Pitching Matchups (per ESPN):
- Justin Masterson (0-2 6.65 ERA/4.82 SIERA) vs. Jered Weaver (3-0 2.43 ERA/2.60 SIERA)
- Jeanmar Gomez (1-0 1.93 ERA/2,89 SIERA) vs. Dan Haren (0-1 4.07 ERA/3.07 SIERA)
- Derek Lowe (3-1 3.00 ERA/4.87 SIERA) vs. Ervin Santana (0-4 7.23 ERA/4.40 SIERA)
Game one is definitely the marquee match up of the series as the aces of both staffs will take the mound. Jered Weaver is off to another great start, as if his 3-0 record and 2.43 ERA weren’t any indication. He’s not walking anyone right now and he’s commanding the strike zone like none other. The Indians have their hands full tonight because it’s going to take something of a miracle to generate any offense against Weaver.
As for Justin Masterson, things could be better for him. He’s struggling right now and hasn’t been pitching to the standard he established all of last season. A big part of that is due to walks—his BB/9 is just under five. Over the past three starts it’s been the same song and dance, breeze through the first time through the lineup and struggle on the second go-around. It almost seems like it’s a mechanical issue. He gets out of a rhythm, loses his arm slot, and his accuracy struggles. I mentioned this heading into the Oakland series and I’ll mention it again here. This is a problem that can be corrected.
Game two is a potentially tough matchup for the Indians. Dan Haren is 3-2 with a 3.58 career ERA in ten starts versus the Indians, but it feels more like he should be 7-2. Haren just seems to pitch well against the Indians for whatever reason. He’s off to the typical Dan Haren type of start to the season, as all his stats are on par with his career averages. The only major difference is a slightly increased BABIP of .370. With a little bit of luck-and some run support-Haren could very well be 3-1 right now.
Meanwhile, Jeanmar Gomez looked great in his first appearance of more than two innings against the A’s. It would appear that his hot spring has translated to a hot April. Hopefully he can keep it going, what with the aforementioned struggles of Jimenez and Masterson. Look for him to work the strike zone and not beat himself, a true sign of a quality pitcher.
The third game marks the return of Ervin Santana to Progressive Field. For those of you who might not remember, the last time Santana started a game in Cleveland it ended with the Indians being no-hit. Santana is a quality pitcher and has proven over the years to have a very live arm, but he has gotten off to a terrible start in 2012. Or has he? He may be 0-3 with an ERA over 7.00, but the Angels have also been shut out in three of his starts. He’s received a whopping three runs of support all season long. With the exception of giving up four home runs per nine innings pitched—and that will improve—not much is different about Santana.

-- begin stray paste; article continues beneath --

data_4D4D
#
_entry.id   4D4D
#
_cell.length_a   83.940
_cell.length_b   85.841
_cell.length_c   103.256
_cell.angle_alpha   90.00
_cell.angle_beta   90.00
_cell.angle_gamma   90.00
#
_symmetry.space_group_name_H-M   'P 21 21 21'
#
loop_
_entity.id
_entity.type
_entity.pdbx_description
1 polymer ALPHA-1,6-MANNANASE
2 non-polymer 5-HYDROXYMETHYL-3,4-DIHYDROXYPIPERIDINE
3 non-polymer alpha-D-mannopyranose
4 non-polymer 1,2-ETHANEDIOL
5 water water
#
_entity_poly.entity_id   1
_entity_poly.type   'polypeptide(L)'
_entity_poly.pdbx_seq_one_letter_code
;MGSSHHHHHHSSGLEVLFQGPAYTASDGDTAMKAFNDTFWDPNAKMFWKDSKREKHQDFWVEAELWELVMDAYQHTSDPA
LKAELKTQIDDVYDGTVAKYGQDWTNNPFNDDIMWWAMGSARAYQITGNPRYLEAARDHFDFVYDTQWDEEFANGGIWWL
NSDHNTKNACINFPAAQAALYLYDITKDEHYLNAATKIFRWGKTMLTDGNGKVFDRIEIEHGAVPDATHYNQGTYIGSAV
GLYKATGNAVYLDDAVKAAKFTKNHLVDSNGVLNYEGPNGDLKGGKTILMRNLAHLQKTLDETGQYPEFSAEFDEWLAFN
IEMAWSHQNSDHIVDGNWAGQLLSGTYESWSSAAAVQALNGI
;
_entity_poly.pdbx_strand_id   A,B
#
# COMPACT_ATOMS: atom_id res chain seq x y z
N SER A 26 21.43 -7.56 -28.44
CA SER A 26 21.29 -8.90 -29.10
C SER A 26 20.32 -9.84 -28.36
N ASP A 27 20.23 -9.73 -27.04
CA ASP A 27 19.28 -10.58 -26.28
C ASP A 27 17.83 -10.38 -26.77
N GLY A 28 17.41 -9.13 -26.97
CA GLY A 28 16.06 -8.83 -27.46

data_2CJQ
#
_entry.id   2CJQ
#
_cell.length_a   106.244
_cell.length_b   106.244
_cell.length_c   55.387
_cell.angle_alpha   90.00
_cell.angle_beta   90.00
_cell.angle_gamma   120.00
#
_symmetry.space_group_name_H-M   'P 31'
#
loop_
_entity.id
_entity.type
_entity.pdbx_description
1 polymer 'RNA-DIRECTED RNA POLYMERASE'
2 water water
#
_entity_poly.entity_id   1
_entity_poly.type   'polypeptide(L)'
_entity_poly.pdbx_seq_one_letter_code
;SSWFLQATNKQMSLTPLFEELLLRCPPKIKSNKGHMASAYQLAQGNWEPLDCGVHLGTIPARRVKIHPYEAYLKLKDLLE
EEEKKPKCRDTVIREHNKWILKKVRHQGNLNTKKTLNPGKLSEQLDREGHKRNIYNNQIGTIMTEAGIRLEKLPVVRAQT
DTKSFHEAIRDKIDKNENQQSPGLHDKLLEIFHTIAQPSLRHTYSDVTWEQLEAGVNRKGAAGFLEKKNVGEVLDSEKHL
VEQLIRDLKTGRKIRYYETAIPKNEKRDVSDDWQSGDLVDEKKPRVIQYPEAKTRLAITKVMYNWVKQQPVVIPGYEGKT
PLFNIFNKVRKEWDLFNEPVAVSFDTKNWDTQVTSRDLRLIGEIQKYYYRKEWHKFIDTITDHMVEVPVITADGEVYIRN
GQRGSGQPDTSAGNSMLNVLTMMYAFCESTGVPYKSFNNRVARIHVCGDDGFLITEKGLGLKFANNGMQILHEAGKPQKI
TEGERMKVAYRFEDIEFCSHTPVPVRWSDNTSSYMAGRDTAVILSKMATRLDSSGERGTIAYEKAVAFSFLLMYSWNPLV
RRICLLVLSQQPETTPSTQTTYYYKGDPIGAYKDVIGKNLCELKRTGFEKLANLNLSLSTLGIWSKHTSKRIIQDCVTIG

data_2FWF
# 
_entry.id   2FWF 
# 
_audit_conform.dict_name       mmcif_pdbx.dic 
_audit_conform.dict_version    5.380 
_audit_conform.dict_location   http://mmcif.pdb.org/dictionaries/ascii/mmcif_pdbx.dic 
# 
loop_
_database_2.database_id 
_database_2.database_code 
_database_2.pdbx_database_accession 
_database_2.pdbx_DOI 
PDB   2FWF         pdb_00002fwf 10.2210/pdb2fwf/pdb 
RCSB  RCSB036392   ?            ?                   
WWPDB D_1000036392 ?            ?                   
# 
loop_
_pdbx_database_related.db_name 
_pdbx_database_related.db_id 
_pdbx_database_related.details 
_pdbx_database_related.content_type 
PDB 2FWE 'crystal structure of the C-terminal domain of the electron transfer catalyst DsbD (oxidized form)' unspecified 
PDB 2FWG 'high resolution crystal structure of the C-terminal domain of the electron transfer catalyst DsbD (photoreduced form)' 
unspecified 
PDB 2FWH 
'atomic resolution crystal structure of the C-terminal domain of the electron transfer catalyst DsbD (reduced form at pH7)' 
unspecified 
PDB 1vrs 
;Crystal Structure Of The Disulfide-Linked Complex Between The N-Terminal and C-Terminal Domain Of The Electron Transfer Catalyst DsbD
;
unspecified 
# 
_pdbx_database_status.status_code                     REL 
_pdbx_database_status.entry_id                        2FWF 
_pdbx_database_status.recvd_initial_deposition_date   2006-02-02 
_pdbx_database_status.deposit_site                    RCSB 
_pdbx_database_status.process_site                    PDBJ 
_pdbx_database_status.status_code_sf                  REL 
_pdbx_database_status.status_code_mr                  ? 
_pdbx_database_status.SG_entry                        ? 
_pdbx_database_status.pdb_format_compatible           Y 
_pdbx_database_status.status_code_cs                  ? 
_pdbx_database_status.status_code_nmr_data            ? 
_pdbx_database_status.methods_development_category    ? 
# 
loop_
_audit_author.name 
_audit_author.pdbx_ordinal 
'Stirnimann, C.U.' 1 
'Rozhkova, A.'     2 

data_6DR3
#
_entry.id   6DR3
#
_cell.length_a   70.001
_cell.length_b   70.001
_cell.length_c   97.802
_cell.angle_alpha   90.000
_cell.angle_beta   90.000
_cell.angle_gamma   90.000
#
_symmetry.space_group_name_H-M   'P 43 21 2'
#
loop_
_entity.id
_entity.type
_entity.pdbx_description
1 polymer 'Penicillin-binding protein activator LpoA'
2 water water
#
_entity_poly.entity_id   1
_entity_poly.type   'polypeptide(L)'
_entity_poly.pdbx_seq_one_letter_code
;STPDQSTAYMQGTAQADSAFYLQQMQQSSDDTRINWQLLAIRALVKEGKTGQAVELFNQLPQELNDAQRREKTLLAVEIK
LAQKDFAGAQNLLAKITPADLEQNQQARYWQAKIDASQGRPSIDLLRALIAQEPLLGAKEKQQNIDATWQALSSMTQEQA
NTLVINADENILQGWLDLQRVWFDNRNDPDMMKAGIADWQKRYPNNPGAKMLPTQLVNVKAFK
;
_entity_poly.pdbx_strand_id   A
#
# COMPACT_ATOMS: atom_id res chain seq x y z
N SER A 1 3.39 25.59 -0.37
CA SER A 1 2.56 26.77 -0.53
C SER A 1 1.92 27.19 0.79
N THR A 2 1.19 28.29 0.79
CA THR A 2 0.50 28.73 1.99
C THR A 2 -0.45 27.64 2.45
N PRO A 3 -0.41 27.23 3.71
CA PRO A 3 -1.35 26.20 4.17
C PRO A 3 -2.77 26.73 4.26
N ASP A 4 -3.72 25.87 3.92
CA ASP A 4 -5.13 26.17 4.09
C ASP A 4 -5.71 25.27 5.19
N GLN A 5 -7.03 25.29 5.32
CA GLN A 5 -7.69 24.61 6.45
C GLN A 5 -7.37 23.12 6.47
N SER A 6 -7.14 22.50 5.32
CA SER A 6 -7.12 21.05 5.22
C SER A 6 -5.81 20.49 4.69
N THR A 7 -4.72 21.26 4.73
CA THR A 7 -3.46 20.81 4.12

Finally, as mentioned earlier, Derek Lowe has been a model of consistency so far for the Tribe. He has kept the Indians in every game he’s pitched, as indicated by his 3-1 record, and hes been the veteran presence this team needed. That’s something that can’t be overstated. Look for Lowe to pitch well into the seventh inning and for Angels hitters to beat his heavy sinker into the ground.
Players to Watch: Angels
Albert Pujols: No explanation is really needed for this one. The entire baseball world is watching Pujols right now, waiting for him to break out of his slump. But is it a slump? Pujols’ average has declined every year since 2008 along with his BABIP. His wins above replacement also regularly topped out at 9 fWAR. The past two seasons have been 7 fWAR and 5 fWAR. Is anyone else starting to think this “slump” isn’t so much a slump as it is a slow and agonizing decline? Then again, this may all just be the result adjusting to new teammates and surroundings, changing leagues, and learning new pitchers.
Erick Aybar: Everyone wants to place the blame on Pujols, but bear in mind that the Angels’ pesky leadoff hitter is only batting .229 with a .270 OBP. For his career he’s .275 and .318, respectively. Want to figure out why the Angels are struggling? That might be why. Aybar’s sole purpose is to get on base and use his speed to wreak havoc on the base paths. That’s hard to do from the bench. If he can get himself going, watch out.
Players to Watch: Indians
Carlos Santana: Santana leads the league in walks and is getting on base at a .412 clip, but his growing reputation as a three true outcome player is becoming a bit concerning. He’s struck out 13 times and is currently batting just .236. It would be more forgivable were he also jacking home runs, but he’s not right now. Every at bat seems like a walk or a strikeout. He needs to turn it up a notch, starting this weekend.
Casey Kotchman: Kotchman has yet to be a player to watch, and why would he be? He’s gotten off to a terrible start at the plate. However, focusing solely on his contributions at the plate isn’t doing him justice. Take the time to watch how Kotchman plays first base. He’s been phenomenal so far this season with the leather and deserves to be recognized for it.
Trivia Answer: Casey Kotchman holds the record for consecutive chances at first base without an error. His streak started on June 20, 2008 and lasted until August 21, 2010. It consisted of 2,379 chances in that time span.